Birdy News Bits for November 2016
by Keith Hackland (email@example.com)
published November 2017
November is a big month in the Valley for
birders because it offers really great birding,
and that is why the 22 year old Rio Grande
Valley Birding Festival is held in early November
annually. The Festival attracts hundreds of
birders to its field trips, talks, and trade show.
It also brings over eighty of the country's top
birding guides to the Valley to lead the popular
For local residents the trade show 'Birders
Bazaar' and talks are a big draw. Over one
hundred exhibitors draw thousands to the trade
show where birding and outdoor gear, birding
opportunities, art, photography, books, travel,
and birding destinations from around the world
are showcased. There is no entrance fee, but
there should be, because it would be a bargain
at $20 with all the great exhibits.
In the exhibit hall and a part of 'Birders Bazaar'
Jonathan Wood will have his impressive
collection of raptors
on display, and as
a falconer he puts
some of the birds
through their paces
twice daily, flying
them over the crowd
as he speaks about
their natural history. He is not only a licensed
falconer, but he also rehabilitates raptors, and
so those he has on show are rescue birds that
cannot survive in the wild. Come see his birds.
SOUTH TEXAS GUIDE TO BIRDING
Edited by Nancy Millar and Published by
South Texas Nature,
this where to bird in
South Texas book is
just out and is available
free at participating
the Valley and at the
Alamo Outdoor Store
With site research
by Mary Gustafson
and featuring the
photography of Clay
Taylor, Steve Sinclair,
and Raul Delgado,
it provides information
of the best birding
hot spots in twenty
the Valley and along the coast all across South
Texas. Pick up a copy while they are available.
A Variegated Flycatcher showed up for the
first recorded time in Texas at the Birding and
Nature Center on South Padre. It was discovered
on September 28, and
stayed for some ten days. It
is the seventh U.S. record for
this tropical species. Birders
flew in from around the U.S.
to see it and it made the news
in "The Monitor" and other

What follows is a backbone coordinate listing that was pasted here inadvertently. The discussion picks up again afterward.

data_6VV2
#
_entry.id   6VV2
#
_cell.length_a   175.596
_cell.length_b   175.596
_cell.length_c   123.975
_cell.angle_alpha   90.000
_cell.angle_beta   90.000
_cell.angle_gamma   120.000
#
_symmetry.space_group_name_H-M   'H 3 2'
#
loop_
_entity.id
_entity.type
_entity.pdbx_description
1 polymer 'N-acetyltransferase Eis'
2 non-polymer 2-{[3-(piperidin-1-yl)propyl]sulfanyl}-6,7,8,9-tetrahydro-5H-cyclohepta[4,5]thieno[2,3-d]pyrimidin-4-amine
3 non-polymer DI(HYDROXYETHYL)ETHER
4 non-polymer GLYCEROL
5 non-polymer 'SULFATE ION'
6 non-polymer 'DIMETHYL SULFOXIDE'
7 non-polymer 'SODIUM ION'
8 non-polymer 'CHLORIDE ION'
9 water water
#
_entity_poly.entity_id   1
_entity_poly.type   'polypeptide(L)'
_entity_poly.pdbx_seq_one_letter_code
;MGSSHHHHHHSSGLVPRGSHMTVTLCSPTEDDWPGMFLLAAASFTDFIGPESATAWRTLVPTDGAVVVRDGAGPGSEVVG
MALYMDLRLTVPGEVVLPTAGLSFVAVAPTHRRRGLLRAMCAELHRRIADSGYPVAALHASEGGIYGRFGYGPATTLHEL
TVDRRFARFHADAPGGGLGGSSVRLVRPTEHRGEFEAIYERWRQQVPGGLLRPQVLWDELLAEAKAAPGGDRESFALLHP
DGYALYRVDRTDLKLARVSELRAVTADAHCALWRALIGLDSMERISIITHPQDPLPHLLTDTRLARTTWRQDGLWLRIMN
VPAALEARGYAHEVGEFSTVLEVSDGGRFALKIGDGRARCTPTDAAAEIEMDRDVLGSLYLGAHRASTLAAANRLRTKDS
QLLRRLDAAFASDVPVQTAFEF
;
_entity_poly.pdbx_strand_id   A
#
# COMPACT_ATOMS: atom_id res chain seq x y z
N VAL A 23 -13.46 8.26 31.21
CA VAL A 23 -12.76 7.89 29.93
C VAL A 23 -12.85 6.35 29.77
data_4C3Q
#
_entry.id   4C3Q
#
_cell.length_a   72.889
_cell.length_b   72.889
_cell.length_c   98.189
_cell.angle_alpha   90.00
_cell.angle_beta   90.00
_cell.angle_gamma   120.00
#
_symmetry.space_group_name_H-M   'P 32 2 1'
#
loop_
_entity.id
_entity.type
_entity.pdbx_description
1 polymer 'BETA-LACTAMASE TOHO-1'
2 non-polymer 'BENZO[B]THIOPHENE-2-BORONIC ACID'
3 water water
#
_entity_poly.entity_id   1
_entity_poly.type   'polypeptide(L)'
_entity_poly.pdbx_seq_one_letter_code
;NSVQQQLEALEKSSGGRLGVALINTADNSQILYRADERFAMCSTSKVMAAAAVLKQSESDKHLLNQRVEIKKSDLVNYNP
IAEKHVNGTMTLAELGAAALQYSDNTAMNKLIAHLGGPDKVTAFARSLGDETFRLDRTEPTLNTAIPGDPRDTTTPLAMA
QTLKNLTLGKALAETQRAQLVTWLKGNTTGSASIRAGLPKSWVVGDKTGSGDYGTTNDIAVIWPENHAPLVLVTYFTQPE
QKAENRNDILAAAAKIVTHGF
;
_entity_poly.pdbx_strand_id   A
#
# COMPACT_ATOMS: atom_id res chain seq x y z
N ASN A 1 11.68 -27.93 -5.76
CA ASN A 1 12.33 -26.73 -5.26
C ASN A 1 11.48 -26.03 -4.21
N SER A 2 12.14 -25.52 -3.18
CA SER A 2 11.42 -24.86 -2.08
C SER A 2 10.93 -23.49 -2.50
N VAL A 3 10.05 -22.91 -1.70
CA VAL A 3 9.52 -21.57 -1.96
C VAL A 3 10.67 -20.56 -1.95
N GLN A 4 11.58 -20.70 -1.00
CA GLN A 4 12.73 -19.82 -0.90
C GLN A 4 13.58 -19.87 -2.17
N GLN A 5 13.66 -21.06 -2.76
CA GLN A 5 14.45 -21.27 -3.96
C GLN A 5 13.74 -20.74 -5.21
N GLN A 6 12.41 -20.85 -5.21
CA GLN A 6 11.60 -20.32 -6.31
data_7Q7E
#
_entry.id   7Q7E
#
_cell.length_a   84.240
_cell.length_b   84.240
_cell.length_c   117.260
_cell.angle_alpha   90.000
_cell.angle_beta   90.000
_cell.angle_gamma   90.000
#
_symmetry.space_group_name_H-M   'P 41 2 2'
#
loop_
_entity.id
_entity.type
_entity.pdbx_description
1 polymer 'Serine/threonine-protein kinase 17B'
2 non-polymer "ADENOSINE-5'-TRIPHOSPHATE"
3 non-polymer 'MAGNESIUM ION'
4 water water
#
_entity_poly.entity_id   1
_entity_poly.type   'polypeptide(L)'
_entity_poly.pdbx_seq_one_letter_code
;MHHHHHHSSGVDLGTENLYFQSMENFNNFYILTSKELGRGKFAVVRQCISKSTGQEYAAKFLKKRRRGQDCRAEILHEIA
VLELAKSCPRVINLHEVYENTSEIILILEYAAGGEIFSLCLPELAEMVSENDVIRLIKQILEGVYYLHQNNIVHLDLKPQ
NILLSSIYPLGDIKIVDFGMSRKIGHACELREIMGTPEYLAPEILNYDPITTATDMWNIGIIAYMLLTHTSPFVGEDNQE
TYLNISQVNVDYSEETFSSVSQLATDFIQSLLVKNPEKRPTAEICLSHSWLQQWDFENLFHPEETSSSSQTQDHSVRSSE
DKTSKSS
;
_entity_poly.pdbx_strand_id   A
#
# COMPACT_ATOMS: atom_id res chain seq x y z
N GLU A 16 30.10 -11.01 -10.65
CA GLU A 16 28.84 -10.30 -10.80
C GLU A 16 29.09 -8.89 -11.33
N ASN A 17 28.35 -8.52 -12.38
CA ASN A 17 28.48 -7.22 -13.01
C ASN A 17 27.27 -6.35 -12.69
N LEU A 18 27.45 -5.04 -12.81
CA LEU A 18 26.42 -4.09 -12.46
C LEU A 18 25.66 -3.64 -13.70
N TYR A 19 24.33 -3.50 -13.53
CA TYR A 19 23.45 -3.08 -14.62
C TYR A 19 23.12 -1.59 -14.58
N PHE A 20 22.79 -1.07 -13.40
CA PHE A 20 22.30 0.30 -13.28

newspapers. I was one of the
lucky birders to see it, and as
it turned out, one of the last three birders to see
it before it departed for a new destination. Sunday
evening two birders watched it with me at
its usual locale in front of the Birding and Nature
Center from 6:30 pm to 7:00 pm. It was
active and catching lots of bugs, preparing for
the next leg of its secret journey.
On the railing of the blue water tower close
by a Peregrine Falcon hung out, but they generally
chase down and eat ducks and larger birds
than this small flycatcher, and they do not hunt
at night. So I am sure the Variegated Flycatcher
simply moved on down the flyway.
Currently there is a juvenile Crimson-collared
Grosbeak hanging out at the Sheepshead
Road wooded lots on
South Padre Island. Guests
who flew in from Georgia
saw it this evening. This is
a tropical bird that shows
up quite often in the Valley.
It enjoys wild fruits,
such as the yellow berries
on the Potato tree that
grows in protected areas around the Valley.
A juvenile Northern Jacana, a wader, is being
seen at Pintail Lake at Santa Ana National
Wildlife Refuge south of
Alamo. It is another tropical
bird that shows up regularly
in the Valley and is
popular with visiting birders,
and with its black, red
and yellow markings it easily
What are vagrants?
Birds migrate and young birds explore, leading
them sometimes into new territory, where
birders call them vagrants, because they are
rare or unusual visitors.
The Valley is one of the top spots for vagrants
in United States. When there are more
birders out there more vagrants are discovered,
meaning that there are doubtless more vagrants
around than we know.
Every November the RGV Birding Festival
brings over 80 of the county's top birding
guides to the Valley to lead its tours, and consistently
every year this is the time when many
vagrants are discovered by the guides. So stay
tuned for more unusual birds in November.